New Diagnostic and Treatment Strategies for Antiphospholipid Syndrome
The antiphospholipid syndrome (APS) is an autoimmune disorder that can result in venous and arterial thrombosis and pregnancy complications. A catastrophic form of APS can present as a thrombotic microangiopathy affecting multiple organ systems. APS continues to be particularly challenging to diagnose, monitor and treat because its mechanistic basis is still being elucidated. Nevertheless, our APS patients require the best available treatments even before the final answers are in. This session will focus upon the progress which has been achieved in diagnosing and treating APS, including the potential of non-anticoagulant therapies.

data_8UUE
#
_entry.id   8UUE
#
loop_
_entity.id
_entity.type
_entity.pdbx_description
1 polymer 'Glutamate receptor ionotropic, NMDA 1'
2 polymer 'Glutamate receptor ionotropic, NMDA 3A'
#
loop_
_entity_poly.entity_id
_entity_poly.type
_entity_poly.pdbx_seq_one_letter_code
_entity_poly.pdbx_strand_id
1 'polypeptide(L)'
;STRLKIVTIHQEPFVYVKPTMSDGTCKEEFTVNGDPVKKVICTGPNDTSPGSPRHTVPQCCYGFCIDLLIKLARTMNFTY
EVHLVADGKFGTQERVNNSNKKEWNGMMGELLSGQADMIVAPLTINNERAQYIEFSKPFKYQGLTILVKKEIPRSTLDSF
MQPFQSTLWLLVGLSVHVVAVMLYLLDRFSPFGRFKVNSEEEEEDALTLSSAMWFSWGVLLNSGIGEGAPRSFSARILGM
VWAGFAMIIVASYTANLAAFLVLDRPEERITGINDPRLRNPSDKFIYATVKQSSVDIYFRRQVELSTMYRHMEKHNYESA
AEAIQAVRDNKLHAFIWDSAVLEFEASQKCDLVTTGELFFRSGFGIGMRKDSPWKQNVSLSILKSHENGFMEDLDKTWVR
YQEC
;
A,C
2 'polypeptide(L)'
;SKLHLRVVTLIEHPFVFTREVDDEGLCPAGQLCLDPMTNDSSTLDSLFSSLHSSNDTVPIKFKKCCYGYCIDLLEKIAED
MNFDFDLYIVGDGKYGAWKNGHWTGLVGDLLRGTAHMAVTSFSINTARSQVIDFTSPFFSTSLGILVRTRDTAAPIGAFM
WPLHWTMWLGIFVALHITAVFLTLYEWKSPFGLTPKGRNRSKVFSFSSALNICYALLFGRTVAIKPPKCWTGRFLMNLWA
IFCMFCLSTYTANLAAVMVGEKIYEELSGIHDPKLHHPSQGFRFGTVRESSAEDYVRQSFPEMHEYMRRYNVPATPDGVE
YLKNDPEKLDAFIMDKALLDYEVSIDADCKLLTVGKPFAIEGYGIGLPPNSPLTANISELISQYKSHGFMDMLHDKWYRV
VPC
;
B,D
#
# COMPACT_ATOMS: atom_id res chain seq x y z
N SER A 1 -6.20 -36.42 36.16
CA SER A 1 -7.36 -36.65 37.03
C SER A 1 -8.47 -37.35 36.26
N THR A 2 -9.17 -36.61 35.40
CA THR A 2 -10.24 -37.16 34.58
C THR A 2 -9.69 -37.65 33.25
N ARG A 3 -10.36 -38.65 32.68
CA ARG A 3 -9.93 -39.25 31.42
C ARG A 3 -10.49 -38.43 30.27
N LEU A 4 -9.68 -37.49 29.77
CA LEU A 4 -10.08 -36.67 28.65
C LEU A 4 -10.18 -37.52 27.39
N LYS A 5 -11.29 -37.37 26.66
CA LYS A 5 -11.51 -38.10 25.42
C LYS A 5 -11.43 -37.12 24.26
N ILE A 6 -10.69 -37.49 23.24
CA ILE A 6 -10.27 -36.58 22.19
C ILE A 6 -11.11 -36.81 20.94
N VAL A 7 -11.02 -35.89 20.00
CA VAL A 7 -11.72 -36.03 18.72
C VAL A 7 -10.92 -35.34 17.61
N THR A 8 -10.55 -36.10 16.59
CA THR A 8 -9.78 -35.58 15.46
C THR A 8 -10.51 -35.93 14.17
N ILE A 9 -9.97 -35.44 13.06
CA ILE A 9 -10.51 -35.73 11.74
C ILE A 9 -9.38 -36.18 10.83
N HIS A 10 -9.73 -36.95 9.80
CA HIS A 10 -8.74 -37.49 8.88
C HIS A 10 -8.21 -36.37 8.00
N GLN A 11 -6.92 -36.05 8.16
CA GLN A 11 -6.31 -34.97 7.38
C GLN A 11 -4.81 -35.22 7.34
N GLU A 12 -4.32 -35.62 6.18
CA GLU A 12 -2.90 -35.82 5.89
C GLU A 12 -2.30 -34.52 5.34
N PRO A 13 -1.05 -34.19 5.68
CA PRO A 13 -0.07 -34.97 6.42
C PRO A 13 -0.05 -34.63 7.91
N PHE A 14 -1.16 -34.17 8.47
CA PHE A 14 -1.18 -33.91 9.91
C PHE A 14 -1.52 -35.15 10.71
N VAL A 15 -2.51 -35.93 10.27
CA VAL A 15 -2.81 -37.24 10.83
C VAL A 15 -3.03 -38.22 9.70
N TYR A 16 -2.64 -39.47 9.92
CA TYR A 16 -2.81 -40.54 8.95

Dr. Michelle Petri will discuss advances and refinements of diagnostic assays for APS. She will also review the contribution of complementopathies to the clinical manifestations of CAPS, and consider the currently available scoring systems for assessing the thrombotic risks to these patients.
Dr. Ware D. Branch will review the clinical and laboratory aspects of obstetric APS and also the current controversies regarding these. He will also discuss how clinical and laboratory features may be used to stratify the risks of adverse pregnancy outcomes in women with APS, and review the current evidence on treatment of obstetric APS.
Dr. Doruk Erkan will address the spectrum of APS-related clinical manifestations. He will also discuss a wide variety of potential immunosuppressive approaches for treating the microvascular and non-thrombotic manifestations of non-obstetric APS for which traditional antithrombotic therapies tend to be ineffective.
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